Kristen graduated in May with highest honors in Anthropology and also minored in Sustainability. She has worked with the Office of Sustainability Initiative on the zero waste policies.
“I have learned so much about how to make change happen thanks to the sustainability initiatives at Emory. Through collaborating with administrators, faculty, staff, and student peers in the process of working towards a sustainable Emory, I have met inspiring people across the University and forged connections that contribute not only to my sense of place but also to my professional development.
Through working as a student employee with the Office, I have also been able to understand the links between my education in the classroom and real-world translation and application. I think people are so fundamental to understanding sustainability and sustainable outcomes, so studying anthropology has been as necessary supplement to my sustainability work and a fundamental influence in my thinking. Both working with OSI and studying anthropology were invaluable for my skills development, my understanding of people and the world around me, and the evolution of my sustainable vision for the future.”
Anthropology and Human Biology Major Farah Al Chammas is one of four outstanding Emory seniors who will be attending the University of St. Andrews in Scotland on the Bobby Jones Scholarship.
“Emory has changed my life in every possible way and the Bobby Jones Scholarship is ensuring that that continues beyond my time at Emory. [At the University of St. Andrews] I will be pursuing a Masters in International Development Practice, which is an interdisciplinary degree that allows me to enjoy the taste of Emory’s liberal arts nature that I so loved and capitalized on as an undergraduate. It is an honor to be a representative for this institution that has opened my world so I can grow and give back to Emory itself and beyond.”
Isabella Alexander is writing a new monthly column for Sapiens called BORDERS. Check out her first article and check back every month for human stories from political crises around the world.
Kwame Phillips (14PhD and faculty member at John Cabot University in Rome, Italy) and Emory Department of Anthropology Professor Debra Vidali are presenting and installing experimental ethnographic work at the British Museum in London on June 2. Their project “Kabusha Radio Remix,” is an ethnographic sound installation that turns the tables on colonial soft power and creates a tribute to the late David Yumba, wise man of the Zambian airwaves. The installation re-purposes archived audio recordings from Yumba’s popular Radio Zambia program, Kabusha Takolelwe Bowa (a Bemba proverb meaning “The Person Who Inquires First, Is Not Poisoned by a Mushroom” or “The One Who Asks Questions, Never Goes Wrong”). Learn more about the remix project on the Bemba Online Project. Phillips and Vidali’s presentation Collisions of Memory, Voice, Sound, and Physicality though a Multi-sensorial Radio Remix Installation will be at the Art, Materiality and Representation conference, hosted by The Royal Anthropological Institute, The British Museum, and University of London SOAS.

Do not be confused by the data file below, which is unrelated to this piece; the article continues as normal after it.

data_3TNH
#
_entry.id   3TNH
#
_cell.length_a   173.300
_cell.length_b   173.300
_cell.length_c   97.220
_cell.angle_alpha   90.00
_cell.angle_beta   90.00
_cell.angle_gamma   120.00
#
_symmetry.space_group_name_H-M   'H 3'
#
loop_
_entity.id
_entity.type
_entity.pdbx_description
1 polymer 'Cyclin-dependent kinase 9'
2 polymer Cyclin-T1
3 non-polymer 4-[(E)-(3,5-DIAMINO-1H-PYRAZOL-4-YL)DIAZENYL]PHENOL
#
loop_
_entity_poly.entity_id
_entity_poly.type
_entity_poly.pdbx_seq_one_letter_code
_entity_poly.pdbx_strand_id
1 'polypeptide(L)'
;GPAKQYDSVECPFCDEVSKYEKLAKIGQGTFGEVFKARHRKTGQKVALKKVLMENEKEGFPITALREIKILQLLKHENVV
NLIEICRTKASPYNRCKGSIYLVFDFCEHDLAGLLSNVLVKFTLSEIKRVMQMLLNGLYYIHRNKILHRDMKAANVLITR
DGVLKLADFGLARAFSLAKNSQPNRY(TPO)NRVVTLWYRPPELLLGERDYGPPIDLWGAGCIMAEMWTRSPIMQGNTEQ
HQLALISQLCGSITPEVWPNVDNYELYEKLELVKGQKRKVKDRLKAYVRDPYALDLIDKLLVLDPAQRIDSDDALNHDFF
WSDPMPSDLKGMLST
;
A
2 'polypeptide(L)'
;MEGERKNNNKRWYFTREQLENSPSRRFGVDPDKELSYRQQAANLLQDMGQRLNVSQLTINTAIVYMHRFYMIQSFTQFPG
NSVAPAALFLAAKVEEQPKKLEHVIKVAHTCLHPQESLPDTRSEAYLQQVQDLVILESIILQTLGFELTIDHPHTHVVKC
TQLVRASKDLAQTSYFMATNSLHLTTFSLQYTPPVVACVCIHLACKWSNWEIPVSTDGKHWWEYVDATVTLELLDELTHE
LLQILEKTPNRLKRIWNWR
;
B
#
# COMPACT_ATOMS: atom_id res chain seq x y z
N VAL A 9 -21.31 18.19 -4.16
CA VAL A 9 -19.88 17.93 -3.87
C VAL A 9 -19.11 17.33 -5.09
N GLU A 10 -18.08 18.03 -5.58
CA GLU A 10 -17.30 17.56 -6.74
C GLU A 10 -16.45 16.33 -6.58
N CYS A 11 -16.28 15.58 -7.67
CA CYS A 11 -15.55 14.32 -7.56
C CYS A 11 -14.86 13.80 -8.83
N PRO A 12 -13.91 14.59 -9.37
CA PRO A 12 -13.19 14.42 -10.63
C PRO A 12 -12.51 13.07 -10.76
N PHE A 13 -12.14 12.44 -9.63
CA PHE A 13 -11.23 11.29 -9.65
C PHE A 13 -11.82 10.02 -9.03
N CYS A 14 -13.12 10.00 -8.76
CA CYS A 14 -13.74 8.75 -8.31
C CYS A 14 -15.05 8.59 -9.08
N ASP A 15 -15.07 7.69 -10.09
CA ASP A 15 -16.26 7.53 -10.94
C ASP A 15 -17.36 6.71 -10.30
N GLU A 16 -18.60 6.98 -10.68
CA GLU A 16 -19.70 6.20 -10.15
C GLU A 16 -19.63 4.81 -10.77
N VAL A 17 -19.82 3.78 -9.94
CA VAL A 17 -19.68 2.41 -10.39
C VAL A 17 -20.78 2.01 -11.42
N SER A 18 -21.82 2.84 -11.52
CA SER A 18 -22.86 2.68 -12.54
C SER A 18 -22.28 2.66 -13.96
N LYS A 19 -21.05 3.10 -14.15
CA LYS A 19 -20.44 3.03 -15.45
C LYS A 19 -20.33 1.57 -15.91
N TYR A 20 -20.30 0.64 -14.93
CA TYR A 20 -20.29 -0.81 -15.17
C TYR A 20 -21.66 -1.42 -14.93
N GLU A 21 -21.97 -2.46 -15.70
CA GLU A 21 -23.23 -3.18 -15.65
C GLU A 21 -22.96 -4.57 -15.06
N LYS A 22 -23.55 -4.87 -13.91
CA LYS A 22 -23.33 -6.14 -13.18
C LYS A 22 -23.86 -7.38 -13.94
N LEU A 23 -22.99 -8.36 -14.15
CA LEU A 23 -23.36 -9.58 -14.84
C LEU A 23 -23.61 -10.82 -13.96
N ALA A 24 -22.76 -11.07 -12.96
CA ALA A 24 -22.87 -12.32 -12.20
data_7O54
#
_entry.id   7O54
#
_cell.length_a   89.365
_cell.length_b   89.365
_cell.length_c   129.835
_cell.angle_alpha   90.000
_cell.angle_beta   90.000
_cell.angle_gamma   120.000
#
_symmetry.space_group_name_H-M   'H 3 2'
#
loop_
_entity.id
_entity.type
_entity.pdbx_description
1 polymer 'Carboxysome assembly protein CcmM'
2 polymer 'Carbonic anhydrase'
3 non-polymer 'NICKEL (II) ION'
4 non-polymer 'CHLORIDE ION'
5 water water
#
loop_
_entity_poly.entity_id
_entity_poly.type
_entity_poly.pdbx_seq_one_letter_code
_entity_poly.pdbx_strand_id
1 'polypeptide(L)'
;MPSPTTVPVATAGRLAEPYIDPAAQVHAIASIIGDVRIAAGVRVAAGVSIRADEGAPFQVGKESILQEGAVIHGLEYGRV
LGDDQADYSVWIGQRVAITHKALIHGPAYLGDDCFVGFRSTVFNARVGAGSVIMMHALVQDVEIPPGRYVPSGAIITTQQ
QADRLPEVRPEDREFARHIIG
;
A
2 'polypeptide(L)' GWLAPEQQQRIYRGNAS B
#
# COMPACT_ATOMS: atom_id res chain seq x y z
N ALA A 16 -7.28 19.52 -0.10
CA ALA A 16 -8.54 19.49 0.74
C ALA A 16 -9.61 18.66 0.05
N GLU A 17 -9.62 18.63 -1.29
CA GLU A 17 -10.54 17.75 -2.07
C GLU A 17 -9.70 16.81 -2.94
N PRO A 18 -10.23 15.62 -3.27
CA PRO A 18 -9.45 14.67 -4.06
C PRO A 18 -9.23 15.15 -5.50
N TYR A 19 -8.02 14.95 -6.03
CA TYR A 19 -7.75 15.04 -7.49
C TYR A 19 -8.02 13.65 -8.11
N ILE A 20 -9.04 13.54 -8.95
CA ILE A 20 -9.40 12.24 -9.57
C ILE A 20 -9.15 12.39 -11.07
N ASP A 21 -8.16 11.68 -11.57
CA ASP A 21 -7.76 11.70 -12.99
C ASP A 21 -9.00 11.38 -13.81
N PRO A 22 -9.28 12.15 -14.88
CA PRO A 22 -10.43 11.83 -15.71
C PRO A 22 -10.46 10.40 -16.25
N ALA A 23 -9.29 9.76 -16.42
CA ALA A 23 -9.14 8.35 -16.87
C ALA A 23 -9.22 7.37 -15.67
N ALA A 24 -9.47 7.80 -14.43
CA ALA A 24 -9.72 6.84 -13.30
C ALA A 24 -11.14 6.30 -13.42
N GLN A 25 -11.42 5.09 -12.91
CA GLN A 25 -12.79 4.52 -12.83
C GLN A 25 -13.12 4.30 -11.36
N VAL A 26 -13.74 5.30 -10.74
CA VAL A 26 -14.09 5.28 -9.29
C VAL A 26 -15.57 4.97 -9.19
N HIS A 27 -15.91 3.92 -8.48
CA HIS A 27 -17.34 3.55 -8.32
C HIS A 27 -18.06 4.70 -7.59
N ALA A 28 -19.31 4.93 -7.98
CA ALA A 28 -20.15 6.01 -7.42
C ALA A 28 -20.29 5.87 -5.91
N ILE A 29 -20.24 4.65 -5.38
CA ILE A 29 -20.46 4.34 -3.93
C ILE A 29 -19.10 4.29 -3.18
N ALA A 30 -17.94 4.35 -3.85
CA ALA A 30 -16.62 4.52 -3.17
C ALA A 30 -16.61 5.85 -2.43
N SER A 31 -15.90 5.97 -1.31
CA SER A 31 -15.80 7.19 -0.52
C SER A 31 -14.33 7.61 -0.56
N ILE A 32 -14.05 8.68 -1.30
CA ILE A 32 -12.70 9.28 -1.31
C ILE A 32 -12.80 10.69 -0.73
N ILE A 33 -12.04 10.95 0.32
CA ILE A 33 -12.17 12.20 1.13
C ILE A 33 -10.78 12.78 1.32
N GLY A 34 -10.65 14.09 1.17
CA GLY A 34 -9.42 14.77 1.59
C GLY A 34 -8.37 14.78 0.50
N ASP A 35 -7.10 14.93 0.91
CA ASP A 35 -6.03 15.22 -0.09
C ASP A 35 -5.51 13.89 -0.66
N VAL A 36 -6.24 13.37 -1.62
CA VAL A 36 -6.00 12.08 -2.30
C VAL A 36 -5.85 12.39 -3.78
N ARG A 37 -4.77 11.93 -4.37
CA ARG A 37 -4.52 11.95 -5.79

“What if we started reporting tragedies in the Mediterranean like we do any others – with names and not numbers? There were forty-seven humans lost in a single shipwreck. This isn’t the story of their shipwreck. It’s the story of them,” says Isabella Alexander (PhD 2016) .
Dr. Alexander writes about her work to identify the migrants who died when their boat capsized on February 4th while trying to reach Europe. She has become an expert on the migrant crisis through the research for her documentary The Burning: An Untold Story from the Other Side of the Migrant Crisis.
In Anthropology 385: The Migrant and Refugee Crisis Isabella Alexander combines classroom learning with creation of real-life solutions. Students interacted with people affected by the migrant crisis and created final projects that are aimed at having genuine impact, such as a mentoring program for young refugees.
“To the students, it was a heady experience, steeped in the thrill of identifying a problem and actually doing something about it. For their professor, it was an affirming case study in the power of engaged learning.” Emory News Center